Protest TSA Roadblocks
26, 2003 will
be the day that airline pilots from around the country will
attend press conferences to protest what they say is Transportation
Security Administration foot-dragging on the Federal
Flight Deck Officer program.
Airline pilots believe it is time to remove roadblocks such
as prolonged psychological screening, background checks,
lockboxes and cargo pilot restrictions, and get pilots armed
as mandated by federal law.
is clearly non-compliant with both the letter and the spirit
of the law in regard to keeping our skies safer from terrorism.
airlines are specifically excluded from the provisions of
the Armed Pilot program. Cargo carriers who operate some
of the largest aircraft in commercial aviation do not meet
the same security requirements as passenger aircraft. And
operate from the most security weakened areas of the airports.
Most cargo aircraft do not have reinforced cockpit doors,
or in some cases, no door at all. These deficiencies are
ingredients for another 9-11 style disaster.
The lockbox requirement is probably the most preposterous
and potentially unsafe rule put upon the pilots by the TSA.
Pilots authorized to carry firearms must lock them in a
lockbox before leaving the cockpit to use the restroom.
Any time the cockpit door is opened, for any reason, a firearm
must be available for immediate use since that is the time
the cockpit is most vulnerable. And the more times a firearm
is handled you increase the risk of a negligent discharge.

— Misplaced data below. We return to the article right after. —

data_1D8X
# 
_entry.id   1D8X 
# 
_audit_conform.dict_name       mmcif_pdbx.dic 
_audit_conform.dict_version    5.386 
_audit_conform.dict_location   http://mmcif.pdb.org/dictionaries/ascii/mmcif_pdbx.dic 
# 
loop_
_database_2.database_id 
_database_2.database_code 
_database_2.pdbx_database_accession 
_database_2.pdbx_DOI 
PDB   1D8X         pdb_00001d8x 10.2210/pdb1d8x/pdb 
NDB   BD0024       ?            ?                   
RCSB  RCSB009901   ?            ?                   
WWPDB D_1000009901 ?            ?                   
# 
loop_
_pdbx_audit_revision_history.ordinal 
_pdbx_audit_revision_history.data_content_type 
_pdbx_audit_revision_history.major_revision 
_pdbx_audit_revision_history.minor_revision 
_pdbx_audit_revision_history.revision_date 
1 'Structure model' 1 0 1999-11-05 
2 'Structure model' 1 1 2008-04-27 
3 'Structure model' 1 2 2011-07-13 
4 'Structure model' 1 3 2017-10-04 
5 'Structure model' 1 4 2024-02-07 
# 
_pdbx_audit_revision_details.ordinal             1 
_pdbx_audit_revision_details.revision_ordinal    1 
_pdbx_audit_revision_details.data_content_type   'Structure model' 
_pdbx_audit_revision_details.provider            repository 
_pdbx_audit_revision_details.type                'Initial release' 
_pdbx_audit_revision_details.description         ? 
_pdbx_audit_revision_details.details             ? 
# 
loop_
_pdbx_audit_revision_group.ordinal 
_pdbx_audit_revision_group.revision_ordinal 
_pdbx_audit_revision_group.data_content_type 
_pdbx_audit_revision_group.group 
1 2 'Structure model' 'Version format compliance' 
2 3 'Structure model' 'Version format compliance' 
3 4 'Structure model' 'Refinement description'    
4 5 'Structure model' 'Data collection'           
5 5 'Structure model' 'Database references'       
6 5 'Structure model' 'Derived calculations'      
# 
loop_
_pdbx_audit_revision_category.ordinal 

when an FFDO is traveling as a passenger to pick up another
flight his lockbox with the firearm must be placed in the
cargo hold of the aircraft. This exposes the firearm to
theft by baggage handlers and other unauthorized persons.
Not to mention the fact that the firearm is out of the control
of the pilot if it is needed to prevent an act of air piracy
of the Homeland Security Act allows for all airline pilots
to be eligible for participation in the FFDO program. Enrollment
in the FFDO program has dropped since the TSA completed
their last class of pilots. The TSA claims that this is
because of a lack of interest from pilots. However, pilots
claim that the process is so intrusive and draconian that
they cannot chance being rejected for fear of losing their
The TSA has determined that any pilot who doesn’t pass the
ludicrous screening requirements, for whatever reason, he
or she will be reported to the Federal Aviation Administration
who may revoke the pilot certificate of the failed pilot.
are accustomed to frequent medical testing and proficiency
evaluations every six months and have been subjected to
FBI background checks in order to maintain their current
flying status. This makes most of the additional screening
requirements redundant and cost prohibitive.
Congress passed legislation last year authorizing the TSA
to begin selecting, training and arming airline pilots to
date less than 150 are flying with firearms.
It is apparent that the TSA and other government agencies
are more concerned about the illusion of security to the
traveling public and not the safety of passengers or innocent
citizens on the ground.
Airline pilots claim that this arrogance will come at a